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Schoolcraft, Henry Rowe.. History of the Indian Tribes of the United States: Their Present Condition and Prospects, and a Sketch of Their Ancient Status. Volume 6. . Philadelphia: Lippincott, Grambo and Co, 1857. [format: book; image], [genre: government document; report]. Permission: Northern Illinois University
Persistent link to this document: http://lincoln.lib.niu.edu/file.php?file=schoolcraft6.html


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Chapter I. — A New Phasis in Indian History.

THE close of the war of 1812 not only ended the Indian hostilities, but also initiated a thorough geographical exploration of the Mississippi valley; the extent, fertility, and resources of which, were then fully ascertained. Noble rivers, the names of which had been for years only known by their connection with romantic tales, and the narratives of adventurous exploits, now attracted attention by the facilities they afforded for navigation. The entire valley seemed to be one vast series of plains, reticulated by streams, which poured their resistless currents into the Mexican gulf. These plains, once the haunts of uncounted herds of deer, elk, and buffalo, were now deserted by them, and elicited interest only by their fertility, and by their adaptiveness to the purposes of agriculture.

Changes of such a striking character, and apparently fraught with such disastrous consequences to the Indian tribes, produced, however, a favorable effect. It was the triumph of the arts of peace. This was the beginning of a new era in their history. The chase, it was seen, must, perforce, be abandoned, and agricultural and industrial pursuits adopted. But the question was, how could this be done by a people so reduced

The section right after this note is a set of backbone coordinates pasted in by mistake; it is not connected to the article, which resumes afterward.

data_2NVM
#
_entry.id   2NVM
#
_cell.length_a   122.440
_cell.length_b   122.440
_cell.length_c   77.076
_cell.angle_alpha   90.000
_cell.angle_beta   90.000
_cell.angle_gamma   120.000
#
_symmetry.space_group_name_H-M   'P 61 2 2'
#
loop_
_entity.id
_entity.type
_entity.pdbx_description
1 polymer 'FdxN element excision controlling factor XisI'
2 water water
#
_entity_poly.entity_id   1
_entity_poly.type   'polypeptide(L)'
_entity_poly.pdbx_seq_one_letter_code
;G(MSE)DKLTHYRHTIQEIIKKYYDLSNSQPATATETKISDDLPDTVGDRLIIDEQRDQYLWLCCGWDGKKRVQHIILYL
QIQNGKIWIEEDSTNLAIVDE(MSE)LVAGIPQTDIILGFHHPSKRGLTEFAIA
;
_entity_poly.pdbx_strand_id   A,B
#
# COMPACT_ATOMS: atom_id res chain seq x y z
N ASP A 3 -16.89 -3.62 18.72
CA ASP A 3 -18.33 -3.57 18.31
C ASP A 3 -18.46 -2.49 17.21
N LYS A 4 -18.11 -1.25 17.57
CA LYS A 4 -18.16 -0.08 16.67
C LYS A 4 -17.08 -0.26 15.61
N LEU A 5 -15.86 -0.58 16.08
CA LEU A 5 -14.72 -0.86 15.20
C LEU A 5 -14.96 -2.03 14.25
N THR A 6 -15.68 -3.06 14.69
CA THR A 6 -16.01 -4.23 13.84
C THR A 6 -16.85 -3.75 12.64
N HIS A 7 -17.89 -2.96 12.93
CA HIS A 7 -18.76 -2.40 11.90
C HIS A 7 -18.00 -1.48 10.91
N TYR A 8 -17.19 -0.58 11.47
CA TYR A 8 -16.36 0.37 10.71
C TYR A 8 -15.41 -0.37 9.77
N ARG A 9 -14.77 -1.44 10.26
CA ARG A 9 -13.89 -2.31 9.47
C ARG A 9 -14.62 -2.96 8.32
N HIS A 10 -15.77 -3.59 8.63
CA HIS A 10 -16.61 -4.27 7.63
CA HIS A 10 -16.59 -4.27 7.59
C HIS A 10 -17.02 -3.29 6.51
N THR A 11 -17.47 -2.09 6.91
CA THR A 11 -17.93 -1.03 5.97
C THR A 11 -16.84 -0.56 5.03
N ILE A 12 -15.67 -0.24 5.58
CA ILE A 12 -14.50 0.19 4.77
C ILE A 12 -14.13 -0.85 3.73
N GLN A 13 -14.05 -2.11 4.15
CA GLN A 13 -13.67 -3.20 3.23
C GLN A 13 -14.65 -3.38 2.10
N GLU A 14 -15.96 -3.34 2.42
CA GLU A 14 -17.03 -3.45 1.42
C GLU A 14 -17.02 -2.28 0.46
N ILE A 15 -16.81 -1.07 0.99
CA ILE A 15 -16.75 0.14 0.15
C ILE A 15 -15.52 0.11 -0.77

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in circumstances, so destitute of all apparent means as the Indians? At this time, the population of the Eastern States began to emigrate to the West in renewed force, creating a demand for those fertile lands, which, being denuded of their game, were no longer useful to hunter tribes. By the cession of these lands to the United States Government, the Indians were provided, through the medium of money annuities, with the means of procuring the requisites necessary to their advancement in the social scale. They became, in a few years, permanently possessed of cattle, implements of husbandry, and schools: a life of industry was commenced. Thus, what appeared, at first, to have sealed their destruction, was in reality, the means of their elevation and deliverance.

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Schoolcraft, Henry Rowe.. History of the Indian Tribes of the United States: Their Present Condition and Prospects, and a Sketch of Their Ancient Status. Volume 6. . Philadelphia: Lippincott, Grambo and Co, 1857. [format: book; image], [genre: government document; report]. Permission: Northern Illinois University
Persistent link to this document: http://lincoln.lib.niu.edu/file.php?file=schoolcraft6.html
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